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Story Of The Week

The Interview

by Candice Harper

I was a free-lance writer for a local newspaper when I was asked to do a story on men who risk their lives in the work they do and why.  I called the local police department and was referred to a sergeant who would coordinate my interviews with his fellow police officers.

When he answered the phone, I melted at the sound of his voice, because it was by far the best representation of masculinity I’d ever heard.  It was mellow and confident, and his tone almost dissolved my agenda.  In minutes, I digressed from a serious, qualified journalist to a budding high school reporter who was suddenly awestruck by a man’s voice.

I knew I had lost myself when I suggested that I interview him over lunch because he sounded interesting and could perhaps offer a different perspective about the job that I hadn’t considered.

To my surprise, he seemed equally enchanted with me and my personality, and readily accepted my invitation.  When I got off the phone, I called my two closest friends to share my excitement, and they were just as excited as I was.  They gave suggestions on what to wear, how to wear my hair and what to say.

On the day we finally met however, I had to dig my car out of twelve inches of snow while it was still snowing in order to get to the restaurant.  By the time I arrived, my appearance was disheveled, my hair was wet, and my makeup was smeared.  I was exhausted when I sat down across from him, as I tried to change my harried look to one with poise.  He sat cool and dignified, while I looked all wet and frazzled, but when I looked into his face, he far exceeded my expectations.  He was not only fine, but he had light brown eyes that stared at me with a certain familiarity as if he knew all about me.

Though his eyes radiated warmth and amusement during our talk, his conversation remained official and focused.  When I tried to get personal with general questions like, “are you single,” he answered the question ambiguously with a slight smile and said, “Sometimes.”

 Therefore, after we conversed for over an hour, I tucked my ego in my sleeve and came to the conclusion that the “enchanted bell” was only ringing on one side of the table, and it definitely wasn’t his.  So I called the meeting to an abrupt end, reached for my coat, and my self-esteem, and almost left my pad behind.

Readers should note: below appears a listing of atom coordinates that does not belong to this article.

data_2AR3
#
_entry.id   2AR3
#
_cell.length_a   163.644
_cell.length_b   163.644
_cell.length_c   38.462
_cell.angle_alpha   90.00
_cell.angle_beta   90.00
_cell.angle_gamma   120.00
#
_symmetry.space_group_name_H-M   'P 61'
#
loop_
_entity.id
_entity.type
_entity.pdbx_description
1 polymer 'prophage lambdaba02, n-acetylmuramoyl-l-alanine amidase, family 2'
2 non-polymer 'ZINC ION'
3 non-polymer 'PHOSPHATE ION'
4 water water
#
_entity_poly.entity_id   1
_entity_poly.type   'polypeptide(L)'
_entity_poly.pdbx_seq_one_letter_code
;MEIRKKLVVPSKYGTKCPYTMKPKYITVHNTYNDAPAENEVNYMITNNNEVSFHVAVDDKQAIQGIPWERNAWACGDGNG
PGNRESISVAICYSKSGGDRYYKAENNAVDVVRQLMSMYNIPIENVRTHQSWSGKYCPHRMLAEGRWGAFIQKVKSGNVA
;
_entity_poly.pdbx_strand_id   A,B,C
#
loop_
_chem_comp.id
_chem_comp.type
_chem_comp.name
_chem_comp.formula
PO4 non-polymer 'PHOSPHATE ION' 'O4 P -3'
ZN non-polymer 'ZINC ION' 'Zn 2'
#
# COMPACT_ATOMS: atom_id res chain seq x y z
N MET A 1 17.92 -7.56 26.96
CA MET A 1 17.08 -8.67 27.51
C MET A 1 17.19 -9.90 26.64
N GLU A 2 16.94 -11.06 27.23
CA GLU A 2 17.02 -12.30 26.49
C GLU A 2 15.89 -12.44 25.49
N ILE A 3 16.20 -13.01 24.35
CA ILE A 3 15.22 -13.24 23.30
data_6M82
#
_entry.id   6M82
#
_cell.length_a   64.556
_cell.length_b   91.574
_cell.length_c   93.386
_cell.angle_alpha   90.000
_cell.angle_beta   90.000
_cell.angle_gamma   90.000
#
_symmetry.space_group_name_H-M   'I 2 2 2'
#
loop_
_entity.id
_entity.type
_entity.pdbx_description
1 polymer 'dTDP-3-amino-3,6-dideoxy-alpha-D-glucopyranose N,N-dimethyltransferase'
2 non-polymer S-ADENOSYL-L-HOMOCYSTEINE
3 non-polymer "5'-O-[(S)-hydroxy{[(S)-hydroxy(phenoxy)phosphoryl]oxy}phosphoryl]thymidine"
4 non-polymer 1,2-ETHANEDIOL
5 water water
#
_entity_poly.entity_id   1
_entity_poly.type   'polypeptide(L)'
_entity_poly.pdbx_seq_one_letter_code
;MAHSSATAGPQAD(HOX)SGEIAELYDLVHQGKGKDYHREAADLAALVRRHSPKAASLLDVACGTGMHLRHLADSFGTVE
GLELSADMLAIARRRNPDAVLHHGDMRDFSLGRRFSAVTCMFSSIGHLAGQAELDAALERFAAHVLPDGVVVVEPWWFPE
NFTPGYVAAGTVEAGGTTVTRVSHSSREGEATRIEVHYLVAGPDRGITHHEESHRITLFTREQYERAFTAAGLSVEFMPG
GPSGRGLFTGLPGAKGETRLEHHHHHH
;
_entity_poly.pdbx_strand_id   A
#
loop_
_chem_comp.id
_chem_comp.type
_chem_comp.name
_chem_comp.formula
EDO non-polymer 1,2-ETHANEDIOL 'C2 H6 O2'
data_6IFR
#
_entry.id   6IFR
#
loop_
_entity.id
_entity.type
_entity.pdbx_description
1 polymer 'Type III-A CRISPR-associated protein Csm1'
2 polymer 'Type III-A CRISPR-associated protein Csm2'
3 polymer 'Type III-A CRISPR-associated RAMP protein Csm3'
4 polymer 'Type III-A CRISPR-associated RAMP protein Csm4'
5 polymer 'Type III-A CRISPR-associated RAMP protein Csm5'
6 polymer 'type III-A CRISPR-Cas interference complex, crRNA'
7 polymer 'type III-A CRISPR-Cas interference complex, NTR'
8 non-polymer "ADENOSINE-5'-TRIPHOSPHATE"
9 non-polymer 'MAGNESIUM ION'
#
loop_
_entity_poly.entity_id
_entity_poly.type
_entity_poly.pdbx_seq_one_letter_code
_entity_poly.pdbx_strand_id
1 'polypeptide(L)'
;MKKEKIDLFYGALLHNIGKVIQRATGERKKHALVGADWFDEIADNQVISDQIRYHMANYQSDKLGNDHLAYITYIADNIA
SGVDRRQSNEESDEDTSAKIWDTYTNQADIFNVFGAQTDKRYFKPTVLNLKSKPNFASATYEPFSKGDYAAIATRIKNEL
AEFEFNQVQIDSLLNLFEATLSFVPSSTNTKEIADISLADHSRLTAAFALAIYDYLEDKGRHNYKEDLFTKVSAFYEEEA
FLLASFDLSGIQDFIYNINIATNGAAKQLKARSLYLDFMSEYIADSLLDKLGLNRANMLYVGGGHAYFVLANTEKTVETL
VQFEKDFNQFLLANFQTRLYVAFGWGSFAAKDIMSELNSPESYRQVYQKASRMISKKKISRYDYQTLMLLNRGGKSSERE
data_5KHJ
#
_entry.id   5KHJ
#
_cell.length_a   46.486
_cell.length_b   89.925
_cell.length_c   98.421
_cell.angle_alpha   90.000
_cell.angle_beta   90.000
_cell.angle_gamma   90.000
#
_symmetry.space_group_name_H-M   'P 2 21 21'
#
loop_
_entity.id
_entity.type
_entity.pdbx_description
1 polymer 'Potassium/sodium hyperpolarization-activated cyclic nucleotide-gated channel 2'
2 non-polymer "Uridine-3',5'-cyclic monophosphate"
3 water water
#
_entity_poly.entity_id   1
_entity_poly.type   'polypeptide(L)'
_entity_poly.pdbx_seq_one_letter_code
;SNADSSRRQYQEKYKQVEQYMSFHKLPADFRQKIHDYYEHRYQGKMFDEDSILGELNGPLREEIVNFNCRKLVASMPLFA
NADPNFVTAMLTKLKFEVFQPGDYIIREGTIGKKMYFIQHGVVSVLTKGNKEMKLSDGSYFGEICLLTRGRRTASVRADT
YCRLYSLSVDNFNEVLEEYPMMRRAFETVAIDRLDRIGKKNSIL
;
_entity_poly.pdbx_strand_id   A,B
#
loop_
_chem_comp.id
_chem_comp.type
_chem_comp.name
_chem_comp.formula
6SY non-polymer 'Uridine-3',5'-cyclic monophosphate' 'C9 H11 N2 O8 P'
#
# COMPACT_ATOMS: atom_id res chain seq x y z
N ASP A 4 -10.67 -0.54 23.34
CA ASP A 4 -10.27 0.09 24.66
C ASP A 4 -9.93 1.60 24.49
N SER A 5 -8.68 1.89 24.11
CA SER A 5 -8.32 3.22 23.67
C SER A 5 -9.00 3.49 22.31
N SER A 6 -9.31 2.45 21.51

I saw no point in continuing the charade of an interview when all I wanted was to get to know this man.  I quickly assumed that he was either married or a player because he wasn’t wearing a ring.  As a courtesy, I passed him my card, thanked him for coming, and hurried out the door, without looking back.

When I got home, I looked in the mirror and saw all the reasons why the interest wasn’t mutual.  The cold and the snow had practically dissolved my eye makeup, my curls had drooped, and two of my well-manicured nails had broken while I was digging my car out of the snow.

When the phone rang, my disappointment was in my voice when I answered.  “It didn’t work out,” I said, expecting it to be one of the friends I had told about the meeting.

But it wasn’t.  It was him.  “What didn’t work out?” he asked with a deep chuckle in his voice.  I was so shocked I couldn’t speak. 

Before I could answer, he said, “I was wondering.  Now that your interview is over, could we possibly meet again for dinner, so that I may interview you on an upcoming article I’m doing on beautiful, smart women?”

In a barely audible voice, I whispered, “Sure”…and the rest is history.  It turned out he was single after all.  We began dating regularly and a year later, he proposed to me in the same restaurant we’d met in.

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